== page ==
Discuss drumming technique here
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By Crispy
#35680
I've noticed recently that while I'm playing, my technique changes subtly according to the volume and intensity of what I'm playing. Is this normal? It seems to come from continually adjusting for the right sound and my 'quiet technique' doesn't work at high volume and vice versa.

I find my hands are slightly further over the rim and less strongly angled towards each other at high volume. In both cases, the difference is only a couple of millimeters, but the difference in feeling is quite significant. Neither feels particularly wrong though.

Anyway... Is this a bad habit?
#35685
Interesting question. I noticed a while ago that I cannot differentiate my volume with the technique I have. I was trying to mimic Famoudou Konate's entering chauff-like patterns when he starts into Fefo. I like it so much how he emphasizes some of the strokes he does in the row of subpulses, thereby bringing rhythmic structure and melody into the equal row of strokes -- but I couldn't. I experimented a lot an found that I have to hold my hands much further over the rim and go a bit more into the center (well, much is relative, since it is always only a question of milimeters in that respect, but that can make a lot of difference!) in order to play both gentle and loud with one position of my hands.

I guess it doesn't really matter if you adapt slightly as long as it doesn't disrupt your playing, but I think it's not what those really good African players would do. You cannot see any change whether they play tone or slap, gentle or loud. But I tend to be more relaxed on those questions since I found that a forced training of technique does not always get me where I want to be. The more experienced I become, the more "organic" my technique changes, but in little steps at a time, just naturally...
#35696
As long as it sounds good and doesn't interfere with playing ability, I wouldn't worry a bit about this subtle hand changing positions. On contrary...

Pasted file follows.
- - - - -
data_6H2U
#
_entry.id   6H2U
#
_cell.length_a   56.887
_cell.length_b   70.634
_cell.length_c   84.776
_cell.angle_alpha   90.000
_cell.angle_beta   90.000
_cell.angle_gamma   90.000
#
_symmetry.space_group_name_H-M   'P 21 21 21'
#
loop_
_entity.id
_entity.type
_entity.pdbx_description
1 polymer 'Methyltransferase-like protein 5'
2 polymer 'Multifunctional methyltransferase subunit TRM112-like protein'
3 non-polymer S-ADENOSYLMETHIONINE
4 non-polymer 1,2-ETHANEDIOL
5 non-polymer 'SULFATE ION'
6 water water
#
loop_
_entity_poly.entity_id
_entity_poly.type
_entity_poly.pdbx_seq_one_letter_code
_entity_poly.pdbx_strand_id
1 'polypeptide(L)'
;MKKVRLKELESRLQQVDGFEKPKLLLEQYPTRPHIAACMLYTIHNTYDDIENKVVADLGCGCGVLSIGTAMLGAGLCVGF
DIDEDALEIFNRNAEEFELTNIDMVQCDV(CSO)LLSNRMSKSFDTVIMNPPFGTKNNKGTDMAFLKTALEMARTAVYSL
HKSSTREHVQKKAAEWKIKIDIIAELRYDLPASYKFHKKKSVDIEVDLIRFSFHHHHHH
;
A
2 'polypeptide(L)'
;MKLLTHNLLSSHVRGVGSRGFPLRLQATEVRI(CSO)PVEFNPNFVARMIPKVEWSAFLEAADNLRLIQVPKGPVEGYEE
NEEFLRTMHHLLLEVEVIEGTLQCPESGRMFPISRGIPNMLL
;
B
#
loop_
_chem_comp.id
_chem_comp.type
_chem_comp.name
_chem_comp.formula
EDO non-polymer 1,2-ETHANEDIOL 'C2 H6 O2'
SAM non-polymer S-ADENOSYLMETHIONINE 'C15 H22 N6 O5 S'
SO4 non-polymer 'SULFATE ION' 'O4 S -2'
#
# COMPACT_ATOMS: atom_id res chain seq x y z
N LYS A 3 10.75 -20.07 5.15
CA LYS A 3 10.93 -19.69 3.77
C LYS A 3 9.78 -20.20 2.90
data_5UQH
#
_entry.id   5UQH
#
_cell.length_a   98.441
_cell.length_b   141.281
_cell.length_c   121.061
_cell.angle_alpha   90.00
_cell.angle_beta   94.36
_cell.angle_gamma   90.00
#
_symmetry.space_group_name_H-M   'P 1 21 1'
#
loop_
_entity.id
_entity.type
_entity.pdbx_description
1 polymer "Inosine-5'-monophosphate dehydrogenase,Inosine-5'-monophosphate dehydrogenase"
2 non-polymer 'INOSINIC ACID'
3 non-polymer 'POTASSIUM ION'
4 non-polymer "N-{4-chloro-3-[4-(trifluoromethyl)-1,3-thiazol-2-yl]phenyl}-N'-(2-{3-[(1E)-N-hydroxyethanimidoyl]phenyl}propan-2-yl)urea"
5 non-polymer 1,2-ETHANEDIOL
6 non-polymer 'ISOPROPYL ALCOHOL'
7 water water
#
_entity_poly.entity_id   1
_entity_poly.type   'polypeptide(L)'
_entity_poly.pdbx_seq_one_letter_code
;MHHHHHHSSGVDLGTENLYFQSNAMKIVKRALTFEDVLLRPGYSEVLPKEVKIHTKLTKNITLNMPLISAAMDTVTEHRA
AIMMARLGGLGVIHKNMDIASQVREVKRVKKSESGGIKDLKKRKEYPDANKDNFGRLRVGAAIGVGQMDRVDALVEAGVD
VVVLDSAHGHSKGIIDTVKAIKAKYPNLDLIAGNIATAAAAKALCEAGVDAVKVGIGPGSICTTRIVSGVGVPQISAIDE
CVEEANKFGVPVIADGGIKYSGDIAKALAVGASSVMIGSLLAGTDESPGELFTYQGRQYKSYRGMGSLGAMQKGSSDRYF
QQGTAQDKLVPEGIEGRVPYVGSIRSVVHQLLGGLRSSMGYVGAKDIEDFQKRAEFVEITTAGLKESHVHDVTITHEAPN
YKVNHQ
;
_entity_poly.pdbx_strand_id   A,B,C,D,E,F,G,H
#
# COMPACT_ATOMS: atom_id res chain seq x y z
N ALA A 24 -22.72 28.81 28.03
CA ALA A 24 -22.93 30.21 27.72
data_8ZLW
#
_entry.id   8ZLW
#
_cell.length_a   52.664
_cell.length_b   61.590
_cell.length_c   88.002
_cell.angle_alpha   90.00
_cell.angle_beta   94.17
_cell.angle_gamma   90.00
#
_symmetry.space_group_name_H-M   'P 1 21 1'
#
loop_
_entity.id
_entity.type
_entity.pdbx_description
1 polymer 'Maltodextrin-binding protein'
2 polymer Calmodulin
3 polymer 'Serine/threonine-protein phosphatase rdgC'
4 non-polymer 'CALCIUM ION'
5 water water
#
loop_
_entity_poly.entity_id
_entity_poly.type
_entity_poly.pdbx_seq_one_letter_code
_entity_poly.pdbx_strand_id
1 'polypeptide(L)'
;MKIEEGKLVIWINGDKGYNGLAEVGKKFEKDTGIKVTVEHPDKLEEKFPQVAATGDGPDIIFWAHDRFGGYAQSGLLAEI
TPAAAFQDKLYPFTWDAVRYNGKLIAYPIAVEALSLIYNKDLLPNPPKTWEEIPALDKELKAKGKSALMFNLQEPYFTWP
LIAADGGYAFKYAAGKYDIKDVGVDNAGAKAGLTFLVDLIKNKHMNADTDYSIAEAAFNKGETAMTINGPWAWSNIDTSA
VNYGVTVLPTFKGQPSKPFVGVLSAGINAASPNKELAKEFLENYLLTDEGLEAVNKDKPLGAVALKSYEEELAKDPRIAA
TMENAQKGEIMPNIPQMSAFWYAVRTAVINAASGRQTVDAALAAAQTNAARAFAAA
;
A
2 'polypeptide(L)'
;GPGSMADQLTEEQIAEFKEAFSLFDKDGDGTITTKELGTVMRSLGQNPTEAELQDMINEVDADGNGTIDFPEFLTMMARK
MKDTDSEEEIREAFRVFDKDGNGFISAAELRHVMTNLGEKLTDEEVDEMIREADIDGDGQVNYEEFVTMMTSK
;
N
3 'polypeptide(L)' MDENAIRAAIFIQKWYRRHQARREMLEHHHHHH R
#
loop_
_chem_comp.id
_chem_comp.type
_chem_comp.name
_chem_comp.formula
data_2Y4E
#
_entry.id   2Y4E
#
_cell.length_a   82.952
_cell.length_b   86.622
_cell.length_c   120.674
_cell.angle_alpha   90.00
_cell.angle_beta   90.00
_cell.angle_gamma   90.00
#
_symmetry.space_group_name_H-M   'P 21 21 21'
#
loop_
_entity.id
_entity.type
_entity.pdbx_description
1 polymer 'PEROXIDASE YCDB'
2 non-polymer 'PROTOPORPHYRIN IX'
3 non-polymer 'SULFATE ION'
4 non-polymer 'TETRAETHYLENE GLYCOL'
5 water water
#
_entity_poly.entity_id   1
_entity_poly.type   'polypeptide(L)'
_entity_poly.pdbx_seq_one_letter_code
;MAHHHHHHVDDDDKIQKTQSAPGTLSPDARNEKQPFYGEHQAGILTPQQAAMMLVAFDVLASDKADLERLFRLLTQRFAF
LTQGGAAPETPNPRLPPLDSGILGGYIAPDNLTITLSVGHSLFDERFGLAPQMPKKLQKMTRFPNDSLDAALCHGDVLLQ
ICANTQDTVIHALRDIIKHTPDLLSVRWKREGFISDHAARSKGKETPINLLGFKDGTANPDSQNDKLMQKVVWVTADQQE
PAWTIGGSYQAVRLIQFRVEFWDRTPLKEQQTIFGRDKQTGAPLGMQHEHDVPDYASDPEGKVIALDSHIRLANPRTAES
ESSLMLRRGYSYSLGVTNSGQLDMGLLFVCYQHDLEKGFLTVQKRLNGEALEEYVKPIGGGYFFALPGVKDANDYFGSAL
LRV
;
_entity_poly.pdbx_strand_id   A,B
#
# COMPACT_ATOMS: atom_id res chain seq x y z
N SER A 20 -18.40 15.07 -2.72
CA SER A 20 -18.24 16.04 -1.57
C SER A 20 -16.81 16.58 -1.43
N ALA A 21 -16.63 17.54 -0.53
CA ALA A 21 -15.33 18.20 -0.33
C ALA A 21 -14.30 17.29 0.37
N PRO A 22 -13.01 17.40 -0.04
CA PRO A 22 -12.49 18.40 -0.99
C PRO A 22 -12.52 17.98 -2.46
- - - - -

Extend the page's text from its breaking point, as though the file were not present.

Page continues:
Sometimes I also deliberatly change position of hands, depending on wheather I am playing accompaniment or solo. The thing is that moving hands towards the center, more over the rim, produces louder, plump, resonant sound which is best for soloing. Moving hands just a milimeter or two back or offcenter, produces somewhat shorter, sharper but more descreete sounds which are more suitable for some accompaniniments in my opinion. This isn't the rule of thumb I would stick with all the time but in some rhythm arrangements I found it works very well.

I would be surprised to say the least, if some djembe masters wouldn't also use subtle, visualy almost undetected changes in hand positioning when playing djembe in general (accompaniment, solo, phrazing, etc.), as it allows greater richness and versatilty in sound.
#36521
Living in a one bedroom apartment in the San Francisco I definitely have learned a thing or two about playing the djembe and dununs quietly. I used to take them down to the park to practice, but I got lazy and wanted to figure out how to practice at home.I have been working on playing soft so that I can practice without bothering anyone. But back to the subject of technique- I have found that in practicing quietly my technique has, I think, changed for the better. For me, playing tones and slaps at a very low volume required developing a lighter touch and when playing for dance class at a higher volume I have found that if I can keep the same feeling and technique my sound is much cleaner. I think that I was, for lack of a better word "overplaying" the drum and now I'm working on playing with more finesse. A little off subject, but I hope relevant.